Essential oils are powerful and each have their own chemical properties. The oils, which are the “essence” of plants, are extracted from flowers, shrubs, grasses, roots, and herbs. The oils may be diluted for direct application to the skin, or they can be inhaled. Before we move on to creating inhalants with oils, I must stress again, even though this is not the topic of this post, that essential oils must be diluted before they are applied to your skin!
Now then… Why inhale essential oils? Well, besides the obvious, (just enjoying the pleasant aroma of nice scents) smells stimulate our olfactory nerves, which actually signal our brain and affect our emotional and physiological state of being. When oils are inhaled, as opposed to entering the bloodstream through our skin, they do not need to be diluted. If you have a bottle of essential oil, you can simply add a couple drops to a cotton ball and inhale the scent. Here we will make an inhaler which can travel with you and hold the scent for a long time.
- Pure, non-synthetic essential oils (more about specific oils in a moment)
- A small glass dish for mixing
- Inhaler (Search for these on Amazon.com or purchase from aromatherapy suppliers such as Aromatics International)
Now onto the oils… You might enjoy different variations of blending, so experiment! Hold a couple of bottles of oil up together to see how they smell together, or place a few drops onto a cotton ball before deciding what/how much of each to use in your inhaler. Here is a little bit of information about some essential oils you might use in the blending suggestions/recipes being shared:
Eucalyptus – Fresh, camphoraceous, invigorating, and will help open the sinuses. This oil is commonly used in inhalants and vapor rubs such as Vicks.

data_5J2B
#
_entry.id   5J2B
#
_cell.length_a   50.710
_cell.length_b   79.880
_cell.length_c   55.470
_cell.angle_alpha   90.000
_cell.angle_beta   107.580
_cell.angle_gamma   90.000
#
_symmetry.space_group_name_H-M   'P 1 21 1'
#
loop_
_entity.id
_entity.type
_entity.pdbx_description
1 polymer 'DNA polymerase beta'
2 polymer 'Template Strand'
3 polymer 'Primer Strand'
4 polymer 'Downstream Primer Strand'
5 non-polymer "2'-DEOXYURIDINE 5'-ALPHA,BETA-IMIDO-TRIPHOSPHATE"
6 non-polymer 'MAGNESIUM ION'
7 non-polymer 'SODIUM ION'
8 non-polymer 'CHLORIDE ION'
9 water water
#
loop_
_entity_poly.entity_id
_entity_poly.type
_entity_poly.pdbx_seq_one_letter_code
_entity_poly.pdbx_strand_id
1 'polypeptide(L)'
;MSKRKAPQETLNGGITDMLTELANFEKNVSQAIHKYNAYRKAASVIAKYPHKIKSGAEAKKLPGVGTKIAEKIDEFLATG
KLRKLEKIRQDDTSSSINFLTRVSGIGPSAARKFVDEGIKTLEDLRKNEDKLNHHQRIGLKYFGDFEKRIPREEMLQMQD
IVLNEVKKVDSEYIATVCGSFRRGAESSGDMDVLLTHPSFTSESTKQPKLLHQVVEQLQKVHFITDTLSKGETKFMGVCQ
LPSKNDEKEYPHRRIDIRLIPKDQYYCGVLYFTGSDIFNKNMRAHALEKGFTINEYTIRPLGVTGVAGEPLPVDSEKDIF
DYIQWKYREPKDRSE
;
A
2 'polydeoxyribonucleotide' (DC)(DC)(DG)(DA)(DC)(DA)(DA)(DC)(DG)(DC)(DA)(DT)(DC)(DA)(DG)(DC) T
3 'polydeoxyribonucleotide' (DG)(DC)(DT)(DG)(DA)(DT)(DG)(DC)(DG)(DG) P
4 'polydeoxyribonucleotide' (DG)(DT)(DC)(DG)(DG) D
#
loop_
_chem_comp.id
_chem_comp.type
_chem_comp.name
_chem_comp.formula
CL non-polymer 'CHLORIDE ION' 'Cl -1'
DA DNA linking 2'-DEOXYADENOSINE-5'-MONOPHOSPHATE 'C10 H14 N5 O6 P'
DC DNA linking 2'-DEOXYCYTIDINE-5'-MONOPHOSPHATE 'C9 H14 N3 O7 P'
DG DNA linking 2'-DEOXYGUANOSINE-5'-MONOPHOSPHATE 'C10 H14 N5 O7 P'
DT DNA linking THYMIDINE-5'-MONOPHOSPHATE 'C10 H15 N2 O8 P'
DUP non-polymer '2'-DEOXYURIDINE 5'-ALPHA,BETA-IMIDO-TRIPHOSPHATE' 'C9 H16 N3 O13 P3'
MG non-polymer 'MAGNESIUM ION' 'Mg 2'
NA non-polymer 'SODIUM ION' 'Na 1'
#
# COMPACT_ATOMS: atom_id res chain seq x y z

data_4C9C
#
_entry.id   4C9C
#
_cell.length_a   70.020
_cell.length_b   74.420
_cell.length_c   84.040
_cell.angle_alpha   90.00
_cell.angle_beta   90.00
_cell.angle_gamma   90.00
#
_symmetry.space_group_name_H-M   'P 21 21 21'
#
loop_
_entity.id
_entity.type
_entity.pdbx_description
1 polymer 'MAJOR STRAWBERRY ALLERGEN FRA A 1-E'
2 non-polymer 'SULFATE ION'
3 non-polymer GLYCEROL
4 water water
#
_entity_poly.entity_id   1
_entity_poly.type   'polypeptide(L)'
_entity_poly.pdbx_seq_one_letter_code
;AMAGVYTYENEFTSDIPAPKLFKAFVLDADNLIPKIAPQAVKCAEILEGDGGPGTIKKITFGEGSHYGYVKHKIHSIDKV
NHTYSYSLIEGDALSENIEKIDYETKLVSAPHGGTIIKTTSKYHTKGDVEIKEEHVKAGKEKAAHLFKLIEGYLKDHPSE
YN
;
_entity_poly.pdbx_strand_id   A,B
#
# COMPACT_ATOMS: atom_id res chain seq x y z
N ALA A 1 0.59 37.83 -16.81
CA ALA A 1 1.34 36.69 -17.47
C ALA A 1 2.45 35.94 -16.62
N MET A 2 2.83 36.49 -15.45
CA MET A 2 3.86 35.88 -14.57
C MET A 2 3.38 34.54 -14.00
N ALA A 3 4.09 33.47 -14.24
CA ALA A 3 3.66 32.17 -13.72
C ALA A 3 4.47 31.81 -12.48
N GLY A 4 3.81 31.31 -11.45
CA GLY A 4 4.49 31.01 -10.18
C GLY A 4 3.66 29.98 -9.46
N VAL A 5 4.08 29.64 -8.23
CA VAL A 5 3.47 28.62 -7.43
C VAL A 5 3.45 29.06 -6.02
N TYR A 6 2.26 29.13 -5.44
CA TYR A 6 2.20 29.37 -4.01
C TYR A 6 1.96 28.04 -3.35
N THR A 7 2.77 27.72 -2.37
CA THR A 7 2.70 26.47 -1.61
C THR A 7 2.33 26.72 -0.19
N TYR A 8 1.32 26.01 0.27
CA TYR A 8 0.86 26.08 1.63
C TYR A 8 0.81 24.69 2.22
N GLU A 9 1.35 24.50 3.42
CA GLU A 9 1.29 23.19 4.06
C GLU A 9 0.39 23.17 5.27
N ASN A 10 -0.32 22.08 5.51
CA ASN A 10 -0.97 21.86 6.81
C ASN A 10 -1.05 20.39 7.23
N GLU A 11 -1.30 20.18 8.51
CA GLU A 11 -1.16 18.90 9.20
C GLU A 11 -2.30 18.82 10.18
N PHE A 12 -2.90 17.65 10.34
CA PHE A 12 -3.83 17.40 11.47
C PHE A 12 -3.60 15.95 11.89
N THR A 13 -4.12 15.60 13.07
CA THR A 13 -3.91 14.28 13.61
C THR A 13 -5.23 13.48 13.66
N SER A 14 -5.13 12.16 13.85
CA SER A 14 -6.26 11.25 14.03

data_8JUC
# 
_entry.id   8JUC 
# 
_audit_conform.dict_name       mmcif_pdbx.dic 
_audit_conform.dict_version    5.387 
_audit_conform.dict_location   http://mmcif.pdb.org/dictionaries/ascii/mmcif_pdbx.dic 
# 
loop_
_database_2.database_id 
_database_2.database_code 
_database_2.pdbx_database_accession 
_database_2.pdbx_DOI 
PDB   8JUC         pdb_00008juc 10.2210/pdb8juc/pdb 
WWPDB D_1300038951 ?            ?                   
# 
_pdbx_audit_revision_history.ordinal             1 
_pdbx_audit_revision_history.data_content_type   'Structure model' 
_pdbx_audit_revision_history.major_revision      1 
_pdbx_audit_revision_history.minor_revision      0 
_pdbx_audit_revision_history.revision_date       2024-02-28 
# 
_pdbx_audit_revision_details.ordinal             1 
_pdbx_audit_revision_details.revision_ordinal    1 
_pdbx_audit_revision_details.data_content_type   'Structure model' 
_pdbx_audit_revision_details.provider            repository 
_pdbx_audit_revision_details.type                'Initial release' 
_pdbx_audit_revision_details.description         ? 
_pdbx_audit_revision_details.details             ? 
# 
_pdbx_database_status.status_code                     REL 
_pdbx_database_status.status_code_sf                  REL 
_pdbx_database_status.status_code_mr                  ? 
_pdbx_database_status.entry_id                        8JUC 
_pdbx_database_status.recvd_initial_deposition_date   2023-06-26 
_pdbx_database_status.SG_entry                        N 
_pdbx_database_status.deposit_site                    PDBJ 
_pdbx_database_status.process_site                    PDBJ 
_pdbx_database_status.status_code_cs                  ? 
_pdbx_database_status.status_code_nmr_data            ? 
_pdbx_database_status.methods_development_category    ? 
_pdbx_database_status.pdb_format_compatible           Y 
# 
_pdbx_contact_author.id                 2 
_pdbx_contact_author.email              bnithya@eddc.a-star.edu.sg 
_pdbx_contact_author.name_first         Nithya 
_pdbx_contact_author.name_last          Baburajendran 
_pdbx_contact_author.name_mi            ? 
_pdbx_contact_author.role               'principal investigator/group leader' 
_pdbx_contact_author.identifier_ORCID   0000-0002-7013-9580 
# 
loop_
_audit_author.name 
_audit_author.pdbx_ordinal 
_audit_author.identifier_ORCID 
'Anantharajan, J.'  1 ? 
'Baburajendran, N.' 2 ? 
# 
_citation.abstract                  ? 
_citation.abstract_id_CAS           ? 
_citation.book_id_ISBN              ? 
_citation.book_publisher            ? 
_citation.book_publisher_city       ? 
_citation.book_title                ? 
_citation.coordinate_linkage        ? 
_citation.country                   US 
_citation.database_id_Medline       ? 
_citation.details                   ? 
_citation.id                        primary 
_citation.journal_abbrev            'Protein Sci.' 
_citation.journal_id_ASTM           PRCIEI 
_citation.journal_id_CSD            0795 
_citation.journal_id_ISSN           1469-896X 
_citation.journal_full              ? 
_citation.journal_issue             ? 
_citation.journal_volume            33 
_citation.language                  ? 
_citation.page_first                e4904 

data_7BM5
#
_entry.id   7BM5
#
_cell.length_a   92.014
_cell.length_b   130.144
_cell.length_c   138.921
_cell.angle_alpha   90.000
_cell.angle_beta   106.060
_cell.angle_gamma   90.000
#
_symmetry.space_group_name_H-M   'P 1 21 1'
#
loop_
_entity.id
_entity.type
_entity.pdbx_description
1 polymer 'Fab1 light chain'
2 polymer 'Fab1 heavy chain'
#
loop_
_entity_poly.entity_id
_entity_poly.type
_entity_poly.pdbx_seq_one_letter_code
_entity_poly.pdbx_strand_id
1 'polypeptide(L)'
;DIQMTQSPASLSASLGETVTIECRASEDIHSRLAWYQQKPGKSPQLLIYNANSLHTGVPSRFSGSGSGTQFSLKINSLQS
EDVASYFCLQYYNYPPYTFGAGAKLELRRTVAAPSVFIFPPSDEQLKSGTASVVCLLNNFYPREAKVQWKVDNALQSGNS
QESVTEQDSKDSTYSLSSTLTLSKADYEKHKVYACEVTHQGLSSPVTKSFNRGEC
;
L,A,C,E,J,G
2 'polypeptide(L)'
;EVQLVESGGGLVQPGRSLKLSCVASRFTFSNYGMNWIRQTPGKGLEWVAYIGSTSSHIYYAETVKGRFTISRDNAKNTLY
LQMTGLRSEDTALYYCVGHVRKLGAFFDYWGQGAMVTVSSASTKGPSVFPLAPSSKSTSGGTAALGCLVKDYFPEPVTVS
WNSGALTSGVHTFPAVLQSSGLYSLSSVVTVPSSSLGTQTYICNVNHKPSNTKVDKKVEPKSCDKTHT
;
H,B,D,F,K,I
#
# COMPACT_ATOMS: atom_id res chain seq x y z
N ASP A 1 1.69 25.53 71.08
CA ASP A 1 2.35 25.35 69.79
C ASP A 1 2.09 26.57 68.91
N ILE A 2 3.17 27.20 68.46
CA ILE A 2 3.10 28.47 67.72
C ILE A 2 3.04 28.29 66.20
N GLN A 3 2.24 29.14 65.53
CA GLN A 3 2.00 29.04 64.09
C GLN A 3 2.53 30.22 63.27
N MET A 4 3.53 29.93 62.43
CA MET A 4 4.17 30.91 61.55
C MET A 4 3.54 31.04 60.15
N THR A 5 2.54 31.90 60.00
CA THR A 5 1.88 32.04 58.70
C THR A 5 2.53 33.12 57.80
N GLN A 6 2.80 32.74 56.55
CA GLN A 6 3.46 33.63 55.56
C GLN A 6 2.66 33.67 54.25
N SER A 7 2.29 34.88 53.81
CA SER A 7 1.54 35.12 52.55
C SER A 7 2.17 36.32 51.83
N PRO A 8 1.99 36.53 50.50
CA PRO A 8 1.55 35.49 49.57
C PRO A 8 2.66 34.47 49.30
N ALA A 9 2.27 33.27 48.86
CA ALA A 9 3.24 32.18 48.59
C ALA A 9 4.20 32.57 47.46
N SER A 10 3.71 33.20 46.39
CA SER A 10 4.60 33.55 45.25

Lavender – A soothing herbaceous floral, long used in perfume, bathwater, and beauty products. Lavender has been clinically proven to reduce anxiety  and improve sleep . It is magical. I can’t say enough good things about it, so stay tuned for an upcoming post all about lavender.
Rosemary – This one is strong, woodsy, and one of my absolute favorite scents. It offers relief from throat congestion and provides a mental boost. Rosemary can also reduce blood pressure .
Lemongrass – A powerful, “happy” citrus fragrance. It is on the strongest end of the essential oil scale for blending, so be aware that it can overpower the scent of other oils. I don’t like to use very much, but it’s all about personal preference.
Okay, once you’ve decided which oils to use, here is what to do:
Carefully count out the drops of the oils while adding them to your glass dish. (Oils will eat through plastic!) Then, pick up the piece of cotton with tweezers, and dip it into the dish until it absorbs all of the oils.
That’s it! You are ready to assemble the inhaler. Drop the cotton into the center, snap the closure piece onto the end, and you’re ready to go.
To use the inhaler, twist the bottom and pull out the centerpiece, which you’ll inhale from. Place it underneath your nose and take a few slow breaths. Do not ever leave the inhaler or your essential oils in a hot area, or they will go bad.
It is a good idea to label your inhaler if you have more than one lying around. You might also choose to decorate it so it looks less like a tampon applicator (Sorry, I had to say it!) I wrapped a mailing label around mine to write on and found some cute tape at Michael’s to add a little color. I recommend writing with a waterproof archival pen or marker so that it doesn’t smear over time with use.
Enjoy! I highly recommend lavender to anyone with trouble sleeping. Not everyone likes the smell of lavender though (I feel so sorry for those people, haha.) Inhalants with eucalyptus and rosemary make great little gifts during cold and flu season. I would love to see what you like also. If you come up with good recipes, please share them in the Comments.
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2. Lillehei AS, Halcon LL. A systematic review of the effect of inhaled essential oils on sleep. J Altern Complement Med. 2014;20(6):441-451.
3. Fernandez LF, Palomino OM, Frutos G. Effectiveness of rosmarinus officinalis essential oil as antihypotensive agent in primary hypotensive patients and its influence on health-related quality of life. J Ethnopharmacol. 2014;151(1):509-516.